WMI Exec

The wmiexec command uses COM to execute a process on the localhost or a target host. Usually, WMI is executed via powershell or wmic.exe, but Microsoft provides COM DLLs which can be used to interact with COM objects. Badger provides set_wmiconfig, get_wmiconfig and reset_wmiconfig to configure the wmi namespace, domain, username and password to interact with remote system. The below figure shows an example of local process creation for the process notepad.exe.

The above figure shows that the parent process is different after creating the process, even though we did not do PPID Spoofing. The reason behind this is COM. When you use COM objects to interact with the WinAPI calls, most of the tasks are performed with WmiPrvSE.exe instead of your own process. A quick look at Sysmon Logs show that notepad.exe was indeed created by WmiPrvSE.exe.

And further going down the rabbit hole shows that WmiPrvSE.exe was launched by DCOM and there is no parent process for it as it was launched by the COM Server.

The WMIExec command can also be used for remote process creation and lateral movement. Below is an example of lateral movement over SMB without creating a new service on the target host. The below figure can be explained as follows:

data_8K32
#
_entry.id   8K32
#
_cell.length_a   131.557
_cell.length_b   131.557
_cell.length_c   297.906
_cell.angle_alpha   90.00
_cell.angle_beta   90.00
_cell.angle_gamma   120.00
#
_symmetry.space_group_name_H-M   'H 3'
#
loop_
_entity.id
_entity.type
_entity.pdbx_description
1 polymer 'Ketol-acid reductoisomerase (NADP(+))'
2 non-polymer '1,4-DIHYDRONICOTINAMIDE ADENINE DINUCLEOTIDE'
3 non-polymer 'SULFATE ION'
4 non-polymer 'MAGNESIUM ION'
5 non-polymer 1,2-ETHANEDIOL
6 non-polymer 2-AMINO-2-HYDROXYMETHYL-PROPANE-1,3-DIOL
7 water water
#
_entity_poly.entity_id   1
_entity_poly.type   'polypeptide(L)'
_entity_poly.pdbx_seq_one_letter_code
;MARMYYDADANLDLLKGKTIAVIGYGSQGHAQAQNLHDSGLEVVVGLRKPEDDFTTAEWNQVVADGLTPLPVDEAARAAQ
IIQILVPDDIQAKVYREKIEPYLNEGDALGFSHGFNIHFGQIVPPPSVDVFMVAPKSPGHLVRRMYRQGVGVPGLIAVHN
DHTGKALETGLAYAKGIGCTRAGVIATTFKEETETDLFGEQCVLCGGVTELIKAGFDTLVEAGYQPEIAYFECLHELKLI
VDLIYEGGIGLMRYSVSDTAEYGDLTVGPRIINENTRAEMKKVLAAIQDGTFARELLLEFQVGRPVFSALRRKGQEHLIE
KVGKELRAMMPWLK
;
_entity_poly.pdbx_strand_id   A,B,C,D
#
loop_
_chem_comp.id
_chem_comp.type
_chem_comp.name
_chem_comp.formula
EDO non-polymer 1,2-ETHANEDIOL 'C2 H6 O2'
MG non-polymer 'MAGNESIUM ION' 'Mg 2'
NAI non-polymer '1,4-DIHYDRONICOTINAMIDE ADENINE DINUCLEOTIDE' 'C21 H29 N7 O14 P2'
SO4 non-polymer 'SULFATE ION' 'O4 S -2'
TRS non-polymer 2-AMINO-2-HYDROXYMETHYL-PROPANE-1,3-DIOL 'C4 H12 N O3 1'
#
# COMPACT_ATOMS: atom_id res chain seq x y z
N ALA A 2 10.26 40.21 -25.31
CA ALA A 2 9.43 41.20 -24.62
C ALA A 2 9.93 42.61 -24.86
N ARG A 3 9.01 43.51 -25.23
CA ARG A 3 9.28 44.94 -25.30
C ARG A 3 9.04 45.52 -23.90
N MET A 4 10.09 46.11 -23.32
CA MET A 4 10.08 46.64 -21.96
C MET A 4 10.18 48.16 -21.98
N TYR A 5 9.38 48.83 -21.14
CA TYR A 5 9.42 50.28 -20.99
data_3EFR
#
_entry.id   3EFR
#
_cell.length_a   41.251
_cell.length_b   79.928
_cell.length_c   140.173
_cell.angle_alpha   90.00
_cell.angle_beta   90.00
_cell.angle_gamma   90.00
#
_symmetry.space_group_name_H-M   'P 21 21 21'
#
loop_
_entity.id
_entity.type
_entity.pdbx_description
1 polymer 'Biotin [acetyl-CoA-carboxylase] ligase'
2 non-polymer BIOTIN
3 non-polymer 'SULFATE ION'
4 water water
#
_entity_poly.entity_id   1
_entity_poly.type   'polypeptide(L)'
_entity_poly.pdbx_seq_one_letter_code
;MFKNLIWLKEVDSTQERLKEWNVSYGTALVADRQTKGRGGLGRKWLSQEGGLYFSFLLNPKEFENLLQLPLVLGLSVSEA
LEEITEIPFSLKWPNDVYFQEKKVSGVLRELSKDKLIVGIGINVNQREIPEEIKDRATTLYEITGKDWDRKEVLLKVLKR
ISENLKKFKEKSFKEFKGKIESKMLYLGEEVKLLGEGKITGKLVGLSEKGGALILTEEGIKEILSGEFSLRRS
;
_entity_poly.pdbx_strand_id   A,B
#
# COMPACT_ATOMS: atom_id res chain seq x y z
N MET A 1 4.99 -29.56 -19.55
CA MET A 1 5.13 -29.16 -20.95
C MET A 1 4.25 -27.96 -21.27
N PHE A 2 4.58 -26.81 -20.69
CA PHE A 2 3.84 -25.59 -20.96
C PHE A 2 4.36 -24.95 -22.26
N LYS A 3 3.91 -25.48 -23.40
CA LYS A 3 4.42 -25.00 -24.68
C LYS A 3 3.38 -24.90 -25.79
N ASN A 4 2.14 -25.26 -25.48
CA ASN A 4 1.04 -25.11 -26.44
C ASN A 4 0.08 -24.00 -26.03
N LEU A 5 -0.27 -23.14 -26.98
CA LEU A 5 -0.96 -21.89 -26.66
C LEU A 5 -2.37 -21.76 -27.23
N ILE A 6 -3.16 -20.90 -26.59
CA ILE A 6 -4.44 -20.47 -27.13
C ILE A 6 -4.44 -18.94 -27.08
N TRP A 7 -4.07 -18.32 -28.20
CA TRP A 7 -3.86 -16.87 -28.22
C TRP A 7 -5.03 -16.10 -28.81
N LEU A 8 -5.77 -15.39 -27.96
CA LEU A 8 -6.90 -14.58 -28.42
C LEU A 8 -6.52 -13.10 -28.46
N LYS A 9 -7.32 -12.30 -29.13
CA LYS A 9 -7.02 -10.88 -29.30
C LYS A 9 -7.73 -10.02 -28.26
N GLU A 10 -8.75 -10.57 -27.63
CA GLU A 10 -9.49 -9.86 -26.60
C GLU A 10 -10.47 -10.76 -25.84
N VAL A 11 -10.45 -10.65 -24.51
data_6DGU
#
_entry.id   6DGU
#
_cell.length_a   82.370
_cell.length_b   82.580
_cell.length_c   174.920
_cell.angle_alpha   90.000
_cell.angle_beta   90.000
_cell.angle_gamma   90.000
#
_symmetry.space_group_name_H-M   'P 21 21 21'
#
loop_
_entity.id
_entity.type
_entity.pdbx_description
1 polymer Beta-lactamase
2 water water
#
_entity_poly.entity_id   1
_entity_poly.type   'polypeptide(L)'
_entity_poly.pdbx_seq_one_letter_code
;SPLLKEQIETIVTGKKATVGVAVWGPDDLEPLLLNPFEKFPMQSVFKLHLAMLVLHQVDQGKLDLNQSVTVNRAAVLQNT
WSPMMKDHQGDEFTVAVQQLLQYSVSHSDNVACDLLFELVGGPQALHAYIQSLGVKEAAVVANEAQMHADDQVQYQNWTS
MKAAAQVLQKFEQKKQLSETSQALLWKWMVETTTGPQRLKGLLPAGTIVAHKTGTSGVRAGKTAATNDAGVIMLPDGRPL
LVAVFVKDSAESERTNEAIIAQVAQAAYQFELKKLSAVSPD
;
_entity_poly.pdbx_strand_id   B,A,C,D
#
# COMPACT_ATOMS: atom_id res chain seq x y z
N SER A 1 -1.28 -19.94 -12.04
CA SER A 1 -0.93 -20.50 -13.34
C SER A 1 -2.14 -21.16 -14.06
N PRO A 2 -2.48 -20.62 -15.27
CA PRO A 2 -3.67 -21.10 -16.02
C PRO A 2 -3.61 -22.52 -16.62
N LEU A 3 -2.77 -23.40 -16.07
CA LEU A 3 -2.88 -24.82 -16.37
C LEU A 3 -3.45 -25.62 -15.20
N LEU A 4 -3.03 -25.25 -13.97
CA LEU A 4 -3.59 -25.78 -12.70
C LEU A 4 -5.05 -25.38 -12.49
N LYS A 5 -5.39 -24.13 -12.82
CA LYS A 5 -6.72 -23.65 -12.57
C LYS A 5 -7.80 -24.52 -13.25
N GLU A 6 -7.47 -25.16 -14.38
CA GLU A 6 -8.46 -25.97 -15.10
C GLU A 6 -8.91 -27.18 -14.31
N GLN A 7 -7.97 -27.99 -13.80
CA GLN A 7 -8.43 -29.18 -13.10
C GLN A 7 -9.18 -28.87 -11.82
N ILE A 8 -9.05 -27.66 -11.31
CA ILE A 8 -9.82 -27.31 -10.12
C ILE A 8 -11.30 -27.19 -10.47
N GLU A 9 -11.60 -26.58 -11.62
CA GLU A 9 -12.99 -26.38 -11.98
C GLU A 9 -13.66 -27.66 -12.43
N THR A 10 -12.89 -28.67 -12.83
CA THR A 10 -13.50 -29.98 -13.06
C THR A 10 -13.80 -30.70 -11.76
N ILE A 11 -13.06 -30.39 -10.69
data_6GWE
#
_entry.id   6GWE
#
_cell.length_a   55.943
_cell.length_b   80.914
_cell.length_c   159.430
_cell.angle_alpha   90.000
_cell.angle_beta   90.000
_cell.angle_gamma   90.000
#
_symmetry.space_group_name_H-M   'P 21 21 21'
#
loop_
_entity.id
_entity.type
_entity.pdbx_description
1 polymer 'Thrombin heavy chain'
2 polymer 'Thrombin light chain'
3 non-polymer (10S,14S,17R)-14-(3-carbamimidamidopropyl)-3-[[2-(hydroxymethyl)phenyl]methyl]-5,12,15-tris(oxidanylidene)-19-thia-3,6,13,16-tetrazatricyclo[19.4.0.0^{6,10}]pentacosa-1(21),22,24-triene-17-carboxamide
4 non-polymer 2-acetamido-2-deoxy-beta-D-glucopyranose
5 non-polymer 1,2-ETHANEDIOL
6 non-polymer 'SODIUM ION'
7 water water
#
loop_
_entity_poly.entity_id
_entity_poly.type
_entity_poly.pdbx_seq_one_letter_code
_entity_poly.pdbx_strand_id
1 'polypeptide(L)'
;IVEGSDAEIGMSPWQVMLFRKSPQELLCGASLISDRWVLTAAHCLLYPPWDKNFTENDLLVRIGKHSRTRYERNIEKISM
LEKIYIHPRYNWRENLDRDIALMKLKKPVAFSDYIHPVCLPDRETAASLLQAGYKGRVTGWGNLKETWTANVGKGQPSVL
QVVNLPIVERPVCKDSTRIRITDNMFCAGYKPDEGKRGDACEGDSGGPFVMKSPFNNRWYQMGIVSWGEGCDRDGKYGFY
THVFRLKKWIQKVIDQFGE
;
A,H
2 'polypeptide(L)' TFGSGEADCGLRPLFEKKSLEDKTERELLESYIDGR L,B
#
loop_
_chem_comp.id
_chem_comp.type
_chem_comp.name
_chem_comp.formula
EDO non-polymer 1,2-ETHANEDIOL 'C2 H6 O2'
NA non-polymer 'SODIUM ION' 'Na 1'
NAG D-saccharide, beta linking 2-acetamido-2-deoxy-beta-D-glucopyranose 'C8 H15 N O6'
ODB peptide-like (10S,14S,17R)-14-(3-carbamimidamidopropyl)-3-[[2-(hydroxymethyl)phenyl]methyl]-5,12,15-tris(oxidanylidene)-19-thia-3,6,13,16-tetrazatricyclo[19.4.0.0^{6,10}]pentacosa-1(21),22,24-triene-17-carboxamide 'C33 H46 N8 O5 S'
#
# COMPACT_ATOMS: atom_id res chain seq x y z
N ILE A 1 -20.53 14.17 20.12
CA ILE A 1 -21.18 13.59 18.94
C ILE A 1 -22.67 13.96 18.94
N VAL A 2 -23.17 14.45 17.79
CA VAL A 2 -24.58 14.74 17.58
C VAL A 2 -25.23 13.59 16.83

• Create a token for the remote host using make_token
  • Copy the executable to the target host (admin share: C$)
  • Configure the remote WMI DCOM credentials using the set_wmiconfig command. Note the instance here, its in this format: \\hostname\root\cimv2
  • Execute the process with WMI. Note that I am executing C:\smb_badger_x64.exe. Because when it gets executed, it would be executed as is on the remote host (vortexdc.darkvortex.corp in my case)
  • Connect to the remote named pipe with pivot_smb command

Note that processes on remote hosts are also created by the COM Server, so your badger would never be a parent process in this case (OPSEC much?).